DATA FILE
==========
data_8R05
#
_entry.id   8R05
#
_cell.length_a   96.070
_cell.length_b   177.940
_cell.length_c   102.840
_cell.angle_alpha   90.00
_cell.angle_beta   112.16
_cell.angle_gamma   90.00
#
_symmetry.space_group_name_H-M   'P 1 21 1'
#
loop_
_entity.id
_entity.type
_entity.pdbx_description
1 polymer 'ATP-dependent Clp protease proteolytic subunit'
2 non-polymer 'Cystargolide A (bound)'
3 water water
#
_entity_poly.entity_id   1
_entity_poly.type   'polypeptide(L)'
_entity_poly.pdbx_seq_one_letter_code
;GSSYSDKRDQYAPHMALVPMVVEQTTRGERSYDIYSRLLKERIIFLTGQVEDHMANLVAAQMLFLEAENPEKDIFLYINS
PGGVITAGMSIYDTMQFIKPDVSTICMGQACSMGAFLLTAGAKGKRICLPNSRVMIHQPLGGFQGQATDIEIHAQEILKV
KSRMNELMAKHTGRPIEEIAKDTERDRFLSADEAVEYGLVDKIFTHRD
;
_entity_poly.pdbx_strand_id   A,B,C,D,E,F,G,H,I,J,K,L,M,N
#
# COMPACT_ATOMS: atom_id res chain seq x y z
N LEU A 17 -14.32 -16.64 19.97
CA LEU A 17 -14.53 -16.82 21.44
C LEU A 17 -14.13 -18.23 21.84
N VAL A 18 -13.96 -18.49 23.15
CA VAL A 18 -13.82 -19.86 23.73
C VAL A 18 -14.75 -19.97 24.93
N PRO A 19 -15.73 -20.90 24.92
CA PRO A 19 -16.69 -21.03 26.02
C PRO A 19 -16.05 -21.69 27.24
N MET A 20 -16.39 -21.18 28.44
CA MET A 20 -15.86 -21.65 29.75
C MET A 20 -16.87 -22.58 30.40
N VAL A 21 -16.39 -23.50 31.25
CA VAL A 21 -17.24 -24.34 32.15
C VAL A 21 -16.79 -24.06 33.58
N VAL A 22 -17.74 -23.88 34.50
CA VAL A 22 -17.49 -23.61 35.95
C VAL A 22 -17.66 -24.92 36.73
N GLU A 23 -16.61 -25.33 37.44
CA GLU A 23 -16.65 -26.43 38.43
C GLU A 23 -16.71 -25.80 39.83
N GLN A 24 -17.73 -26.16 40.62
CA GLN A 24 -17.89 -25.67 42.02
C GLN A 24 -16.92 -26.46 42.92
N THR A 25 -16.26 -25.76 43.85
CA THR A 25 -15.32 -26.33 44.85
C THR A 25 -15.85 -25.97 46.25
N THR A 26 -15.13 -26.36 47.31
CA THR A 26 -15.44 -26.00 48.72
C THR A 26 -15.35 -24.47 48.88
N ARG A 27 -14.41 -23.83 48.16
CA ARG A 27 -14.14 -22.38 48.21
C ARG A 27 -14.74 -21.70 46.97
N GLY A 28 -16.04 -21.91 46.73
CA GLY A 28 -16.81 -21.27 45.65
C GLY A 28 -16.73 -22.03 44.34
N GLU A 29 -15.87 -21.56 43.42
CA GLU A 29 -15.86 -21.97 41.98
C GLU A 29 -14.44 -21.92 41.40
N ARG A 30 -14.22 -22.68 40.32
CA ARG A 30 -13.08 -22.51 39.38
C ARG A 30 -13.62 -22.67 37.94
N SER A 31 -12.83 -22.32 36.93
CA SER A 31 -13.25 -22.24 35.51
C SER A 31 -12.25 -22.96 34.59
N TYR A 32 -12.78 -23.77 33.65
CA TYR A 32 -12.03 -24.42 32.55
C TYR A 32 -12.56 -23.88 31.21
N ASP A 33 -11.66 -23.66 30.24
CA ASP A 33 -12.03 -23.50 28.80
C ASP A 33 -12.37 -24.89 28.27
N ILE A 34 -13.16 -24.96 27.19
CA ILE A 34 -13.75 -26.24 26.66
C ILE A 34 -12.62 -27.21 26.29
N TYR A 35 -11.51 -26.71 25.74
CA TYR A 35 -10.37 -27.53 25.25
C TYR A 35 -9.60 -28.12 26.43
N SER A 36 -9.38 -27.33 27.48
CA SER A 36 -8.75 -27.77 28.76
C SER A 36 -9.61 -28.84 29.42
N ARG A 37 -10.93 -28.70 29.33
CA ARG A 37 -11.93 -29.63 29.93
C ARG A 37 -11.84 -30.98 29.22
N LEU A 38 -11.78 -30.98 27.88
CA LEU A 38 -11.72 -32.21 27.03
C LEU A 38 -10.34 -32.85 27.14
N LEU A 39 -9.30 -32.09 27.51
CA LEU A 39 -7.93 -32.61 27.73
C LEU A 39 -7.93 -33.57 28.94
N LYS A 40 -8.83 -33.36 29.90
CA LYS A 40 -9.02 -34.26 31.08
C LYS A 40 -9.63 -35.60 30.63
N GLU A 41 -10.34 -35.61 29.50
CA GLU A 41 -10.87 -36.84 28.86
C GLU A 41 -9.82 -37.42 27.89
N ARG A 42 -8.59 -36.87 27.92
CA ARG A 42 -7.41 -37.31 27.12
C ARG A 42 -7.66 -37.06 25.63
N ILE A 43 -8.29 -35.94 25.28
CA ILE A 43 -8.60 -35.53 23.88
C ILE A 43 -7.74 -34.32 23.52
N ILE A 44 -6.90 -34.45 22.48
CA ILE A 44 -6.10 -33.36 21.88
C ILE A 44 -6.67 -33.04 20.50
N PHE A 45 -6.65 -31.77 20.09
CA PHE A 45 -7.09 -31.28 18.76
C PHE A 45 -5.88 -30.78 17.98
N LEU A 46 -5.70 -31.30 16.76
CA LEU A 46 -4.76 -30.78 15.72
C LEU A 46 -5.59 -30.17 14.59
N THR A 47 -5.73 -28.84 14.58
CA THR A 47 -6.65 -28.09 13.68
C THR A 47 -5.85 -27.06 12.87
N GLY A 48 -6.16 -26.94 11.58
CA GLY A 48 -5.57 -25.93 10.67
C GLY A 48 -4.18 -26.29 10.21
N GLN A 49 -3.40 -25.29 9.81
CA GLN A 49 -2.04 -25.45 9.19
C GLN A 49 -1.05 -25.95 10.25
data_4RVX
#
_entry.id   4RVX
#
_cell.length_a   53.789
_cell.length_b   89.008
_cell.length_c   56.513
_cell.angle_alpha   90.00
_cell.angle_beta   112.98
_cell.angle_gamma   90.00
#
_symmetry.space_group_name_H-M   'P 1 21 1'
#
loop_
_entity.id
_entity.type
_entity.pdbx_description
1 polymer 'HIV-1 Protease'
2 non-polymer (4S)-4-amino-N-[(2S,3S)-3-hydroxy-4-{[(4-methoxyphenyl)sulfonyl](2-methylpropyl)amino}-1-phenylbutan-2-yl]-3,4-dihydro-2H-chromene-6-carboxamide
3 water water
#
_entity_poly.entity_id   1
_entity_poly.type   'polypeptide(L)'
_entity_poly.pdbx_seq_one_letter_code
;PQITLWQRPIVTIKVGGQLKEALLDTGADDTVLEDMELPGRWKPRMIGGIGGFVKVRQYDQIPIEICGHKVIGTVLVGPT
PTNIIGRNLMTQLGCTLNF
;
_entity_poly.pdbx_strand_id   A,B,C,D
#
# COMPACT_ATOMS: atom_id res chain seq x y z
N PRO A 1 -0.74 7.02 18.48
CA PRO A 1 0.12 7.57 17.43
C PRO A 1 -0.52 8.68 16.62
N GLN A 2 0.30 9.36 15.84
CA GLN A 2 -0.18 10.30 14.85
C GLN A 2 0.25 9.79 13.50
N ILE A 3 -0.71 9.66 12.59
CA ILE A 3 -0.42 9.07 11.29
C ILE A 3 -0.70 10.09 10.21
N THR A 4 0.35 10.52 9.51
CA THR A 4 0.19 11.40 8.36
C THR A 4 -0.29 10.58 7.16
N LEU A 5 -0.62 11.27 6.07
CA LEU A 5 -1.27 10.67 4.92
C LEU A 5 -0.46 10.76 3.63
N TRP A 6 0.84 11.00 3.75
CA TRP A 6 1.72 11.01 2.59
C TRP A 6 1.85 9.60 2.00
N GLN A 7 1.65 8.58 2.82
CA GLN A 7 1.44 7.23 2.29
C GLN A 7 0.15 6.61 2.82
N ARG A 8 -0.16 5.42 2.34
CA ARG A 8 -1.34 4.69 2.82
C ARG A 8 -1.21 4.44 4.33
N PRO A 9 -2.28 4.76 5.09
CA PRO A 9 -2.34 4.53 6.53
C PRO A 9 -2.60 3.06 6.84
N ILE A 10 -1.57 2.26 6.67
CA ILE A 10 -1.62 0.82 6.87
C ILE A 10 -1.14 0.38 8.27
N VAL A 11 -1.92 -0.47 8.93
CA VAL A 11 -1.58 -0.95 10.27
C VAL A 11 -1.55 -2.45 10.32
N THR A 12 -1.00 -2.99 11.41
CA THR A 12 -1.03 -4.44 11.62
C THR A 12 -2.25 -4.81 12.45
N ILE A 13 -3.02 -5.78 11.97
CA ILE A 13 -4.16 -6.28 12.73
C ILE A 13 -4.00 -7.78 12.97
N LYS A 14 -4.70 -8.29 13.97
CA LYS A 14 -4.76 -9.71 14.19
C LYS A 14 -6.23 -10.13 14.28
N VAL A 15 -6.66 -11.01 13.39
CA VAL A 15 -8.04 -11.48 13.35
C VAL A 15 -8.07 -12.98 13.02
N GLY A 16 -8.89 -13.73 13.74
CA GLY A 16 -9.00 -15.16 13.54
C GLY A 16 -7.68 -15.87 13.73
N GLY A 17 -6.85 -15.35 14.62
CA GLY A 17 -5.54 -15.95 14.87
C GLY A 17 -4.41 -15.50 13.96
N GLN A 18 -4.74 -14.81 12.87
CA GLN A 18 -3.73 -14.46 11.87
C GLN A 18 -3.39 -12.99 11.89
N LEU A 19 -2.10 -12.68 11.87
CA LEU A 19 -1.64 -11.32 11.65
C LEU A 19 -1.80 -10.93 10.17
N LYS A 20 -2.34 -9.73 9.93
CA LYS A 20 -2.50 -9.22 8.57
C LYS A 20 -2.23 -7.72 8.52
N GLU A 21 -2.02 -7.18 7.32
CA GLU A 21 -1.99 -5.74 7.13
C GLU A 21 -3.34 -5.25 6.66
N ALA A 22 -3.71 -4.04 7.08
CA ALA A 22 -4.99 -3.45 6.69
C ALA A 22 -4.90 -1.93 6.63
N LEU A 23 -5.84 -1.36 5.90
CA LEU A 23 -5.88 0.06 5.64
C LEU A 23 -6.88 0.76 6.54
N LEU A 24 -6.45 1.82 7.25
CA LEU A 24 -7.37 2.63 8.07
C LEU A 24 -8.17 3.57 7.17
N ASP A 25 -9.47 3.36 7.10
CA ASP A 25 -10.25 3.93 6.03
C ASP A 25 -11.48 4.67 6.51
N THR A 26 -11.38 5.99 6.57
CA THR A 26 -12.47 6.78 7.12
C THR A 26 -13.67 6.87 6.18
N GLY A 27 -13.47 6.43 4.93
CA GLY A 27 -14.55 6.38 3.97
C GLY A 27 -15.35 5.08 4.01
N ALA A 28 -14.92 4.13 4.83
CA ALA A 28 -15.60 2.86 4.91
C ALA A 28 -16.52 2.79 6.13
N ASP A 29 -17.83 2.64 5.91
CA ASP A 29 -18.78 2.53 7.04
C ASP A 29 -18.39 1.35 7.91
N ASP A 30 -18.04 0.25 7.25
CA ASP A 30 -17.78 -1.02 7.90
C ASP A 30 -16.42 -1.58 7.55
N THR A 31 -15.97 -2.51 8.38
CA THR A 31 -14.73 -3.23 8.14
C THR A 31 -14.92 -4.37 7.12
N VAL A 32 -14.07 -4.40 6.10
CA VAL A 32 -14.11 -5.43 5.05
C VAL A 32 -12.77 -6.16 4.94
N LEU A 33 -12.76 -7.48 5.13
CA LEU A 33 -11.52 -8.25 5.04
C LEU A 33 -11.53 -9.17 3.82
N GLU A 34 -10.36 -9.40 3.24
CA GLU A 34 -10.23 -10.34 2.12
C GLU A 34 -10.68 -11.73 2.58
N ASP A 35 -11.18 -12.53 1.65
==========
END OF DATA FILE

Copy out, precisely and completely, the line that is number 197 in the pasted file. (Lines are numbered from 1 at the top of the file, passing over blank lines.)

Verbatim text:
N ILE A 13 -3.02 -5.78 11.97